Florida has recently banned sex education before fourth grade, but Maryland is a different world: For years, the state school system has directed teachers not to inform parents about gender-transitioning students.
Since 2015, Maryland State Department of Education guidelines have said public schools have no legal obligation to disclose a transgender or gender nonconforming student’s sexuality to parents. Those students have the right “to decide when, with whom, and how much private information” to share about changes in their gender identities.
In Montgomery County, parents are awaiting a federal ruling on their 2020 lawsuit to overturn a school district policy that requires teachers to hide how gender-transitioning students identify at school by reverting to “birth” names and pronouns with “unsupportive” caregivers.
“Based on remarkably little information, the schools are willing to hide from parents that their children are making life-altering decisions, cutting those children off from the care and counsel of those who know them best,” said lawyer Rick Claybrook, who is representing the parents. “This violates not just common sense, but the federal and state constitutions, federal and state laws and regulations, and medical standards of care for transgender minors.”
Across the country, parents have increasingly challenged the sexual content of materials and policies in schools, prompting changes in government as well as education in red states. Florida Gov. Ron DeSantis, a Republican, last month signed the Parental Rights in Education bill, which critics have denounced as the “Don’t Say Gay” act.
In the deep-blue state of Maryland, state officials in June updated the Comprehensive Health Education framework, which prescribes responses for an escalating series of gender identity questions from preschoolers to high schoolers.
Using a Maryland Public Information Act request, Fox 45 News in Baltimore first reported this month that an LGBTQ presentation advises Harford County teachers how to respond when students say “they are currently transitioning” and their parents do not know.
“You may be unsure if [the parents] are supportive of this transition or not,” one of the presenters says. “What you could say is, ‘Thank you for letting me know. Is there anything that I can do to support you?’”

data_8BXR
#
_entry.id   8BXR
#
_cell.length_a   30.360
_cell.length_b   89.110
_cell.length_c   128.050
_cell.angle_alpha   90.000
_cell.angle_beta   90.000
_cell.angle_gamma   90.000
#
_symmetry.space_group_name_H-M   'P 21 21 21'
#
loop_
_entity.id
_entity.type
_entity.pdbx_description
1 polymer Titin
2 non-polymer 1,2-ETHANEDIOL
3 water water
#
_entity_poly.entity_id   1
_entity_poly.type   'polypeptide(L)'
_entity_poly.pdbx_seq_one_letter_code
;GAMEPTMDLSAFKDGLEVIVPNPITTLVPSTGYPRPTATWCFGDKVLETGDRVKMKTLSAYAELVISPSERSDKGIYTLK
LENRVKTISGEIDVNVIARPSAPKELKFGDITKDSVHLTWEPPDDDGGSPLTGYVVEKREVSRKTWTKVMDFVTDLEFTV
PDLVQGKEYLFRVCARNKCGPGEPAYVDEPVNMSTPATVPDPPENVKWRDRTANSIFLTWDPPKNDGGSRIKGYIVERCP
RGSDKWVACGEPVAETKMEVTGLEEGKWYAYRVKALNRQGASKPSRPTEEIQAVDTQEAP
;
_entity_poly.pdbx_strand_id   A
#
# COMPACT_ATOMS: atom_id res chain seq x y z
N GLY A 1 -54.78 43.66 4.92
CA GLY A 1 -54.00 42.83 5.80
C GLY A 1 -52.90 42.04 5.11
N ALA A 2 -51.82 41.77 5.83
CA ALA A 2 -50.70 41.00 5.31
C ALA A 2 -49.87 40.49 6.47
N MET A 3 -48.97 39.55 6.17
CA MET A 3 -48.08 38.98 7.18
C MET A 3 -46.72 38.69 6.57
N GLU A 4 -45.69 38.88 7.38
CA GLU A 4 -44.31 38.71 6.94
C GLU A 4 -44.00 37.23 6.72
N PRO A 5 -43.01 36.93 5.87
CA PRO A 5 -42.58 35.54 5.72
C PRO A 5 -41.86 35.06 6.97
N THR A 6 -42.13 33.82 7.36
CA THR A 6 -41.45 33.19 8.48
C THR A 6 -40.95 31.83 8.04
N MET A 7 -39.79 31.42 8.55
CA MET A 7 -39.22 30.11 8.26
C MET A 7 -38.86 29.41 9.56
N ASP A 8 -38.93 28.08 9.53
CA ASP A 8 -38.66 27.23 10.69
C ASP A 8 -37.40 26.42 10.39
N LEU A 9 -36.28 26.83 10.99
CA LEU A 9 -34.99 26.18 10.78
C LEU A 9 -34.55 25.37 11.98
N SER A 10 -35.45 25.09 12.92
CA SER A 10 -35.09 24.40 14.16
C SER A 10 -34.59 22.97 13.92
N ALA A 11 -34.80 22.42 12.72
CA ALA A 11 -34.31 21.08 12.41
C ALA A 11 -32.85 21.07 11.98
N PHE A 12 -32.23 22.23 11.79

The presenter adds: “And just like the question regarding the roster, or the ‘what would you do scenario’ — same exact question — you can say back, ‘When I communicate with your parent or guardian, what name and pronouns would you like me to use?’”
In a subsection on “gender identity and expression,” Standard 1c of the health framework says preschoolers need to learn only to “recognize and respect that people express themselves in many different ways.”
At the kindergarten level, the standard says students must “recognize a range of ways people identify and express their gender.” By the time children reach grade seven, the standard tells teachers to have them “compare sex assigned at birth and gender identity and explain how they may or may not differ.”
The high school standard instructs health teachers: “Examine the impact of gender expression and gender identity on members of marginalized communities and analyze the intersectionality of race, culture, and gender for members of those communities.”
A spokesperson for Maryland Gov. Larry Hogan, a Republican who is term-limited, said the health education framework was “developed independently” and did not include the governor’s name.
“Curriculum decisions are made by local school systems, and the governor strongly believes that parents should have a say in those decisions. In addition, school systems are required to provide students with the ability to opt out of the curriculum,” Communications Director Michael Ricci said in an email.
State education officials did not respond to a request for comment.
Conservatives say collaboration in such matters should start with school systems referring gender identity questions to parents. The Heritage Foundation said in a March 2021 report that the Constitution and federal law “do not grant public school districts the authority to circumvent parental consent or notification” about changes in a student’s gender identity.
Julie Giordano, a mother and an 11th-grade English teacher at James M. Bennett High School in Salisbury, Maryland, has accused school officials of evading parental scrutiny and ignoring parental rights in these matters.
“When you’re telling teachers they don’t have to keep parents in the loop, it very much goes against educational transparency,” said Ms. Giordano, who is running as a Republican for Wicomico County executive.